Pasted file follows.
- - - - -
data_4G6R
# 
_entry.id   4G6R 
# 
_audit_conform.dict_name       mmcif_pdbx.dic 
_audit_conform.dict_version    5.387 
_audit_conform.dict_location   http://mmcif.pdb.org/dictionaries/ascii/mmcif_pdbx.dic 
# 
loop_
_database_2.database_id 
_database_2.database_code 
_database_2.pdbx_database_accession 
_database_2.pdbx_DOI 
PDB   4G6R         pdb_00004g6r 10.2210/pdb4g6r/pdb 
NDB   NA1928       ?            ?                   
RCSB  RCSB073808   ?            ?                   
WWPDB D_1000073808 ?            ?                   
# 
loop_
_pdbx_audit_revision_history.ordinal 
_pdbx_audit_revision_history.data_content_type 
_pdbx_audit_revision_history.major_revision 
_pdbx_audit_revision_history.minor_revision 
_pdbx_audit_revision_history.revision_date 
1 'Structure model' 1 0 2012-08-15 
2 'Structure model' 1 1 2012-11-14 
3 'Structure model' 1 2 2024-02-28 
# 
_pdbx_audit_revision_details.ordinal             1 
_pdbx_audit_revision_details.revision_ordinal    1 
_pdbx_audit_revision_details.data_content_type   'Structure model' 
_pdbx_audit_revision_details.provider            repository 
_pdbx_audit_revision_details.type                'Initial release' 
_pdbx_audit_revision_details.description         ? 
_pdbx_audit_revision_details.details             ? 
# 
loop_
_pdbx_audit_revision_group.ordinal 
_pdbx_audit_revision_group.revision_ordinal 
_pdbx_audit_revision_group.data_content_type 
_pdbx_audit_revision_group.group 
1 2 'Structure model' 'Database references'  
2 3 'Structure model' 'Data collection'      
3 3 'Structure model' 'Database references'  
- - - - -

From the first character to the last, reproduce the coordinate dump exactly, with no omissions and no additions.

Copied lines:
data_4G6R
# 
_entry.id   4G6R 
# 
_audit_conform.dict_name       mmcif_pdbx.dic 
_audit_conform.dict_version    5.387 
_audit_conform.dict_location   http://mmcif.pdb.org/dictionaries/ascii/mmcif_pdbx.dic 
# 
loop_
_database_2.database_id 
_database_2.database_code 
_database_2.pdbx_database_accession 
_database_2.pdbx_DOI 
PDB   4G6R         pdb_00004g6r 10.2210/pdb4g6r/pdb 
NDB   NA1928       ?            ?                   
RCSB  RCSB073808   ?            ?                   
WWPDB D_1000073808 ?            ?                   
# 
loop_
_pdbx_audit_revision_history.ordinal 
_pdbx_audit_revision_history.data_content_type 
_pdbx_audit_revision_history.major_revision 
_pdbx_audit_revision_history.minor_revision 
_pdbx_audit_revision_history.revision_date 
1 'Structure model' 1 0 2012-08-15 
2 'Structure model' 1 1 2012-11-14 
3 'Structure model' 1 2 2024-02-28 
# 
_pdbx_audit_revision_details.ordinal             1 
_pdbx_audit_revision_details.revision_ordinal    1 
_pdbx_audit_revision_details.data_content_type   'Structure model' 
_pdbx_audit_revision_details.provider            repository 
_pdbx_audit_revision_details.type                'Initial release' 
_pdbx_audit_revision_details.description         ? 
_pdbx_audit_revision_details.details             ? 
# 
loop_
_pdbx_audit_revision_group.ordinal 
_pdbx_audit_revision_group.revision_ordinal 
_pdbx_audit_revision_group.data_content_type 
_pdbx_audit_revision_group.group 
1 2 'Structure model' 'Database references'  
2 3 'Structure model' 'Data collection'      
3 3 'Structure model' 'Database references'  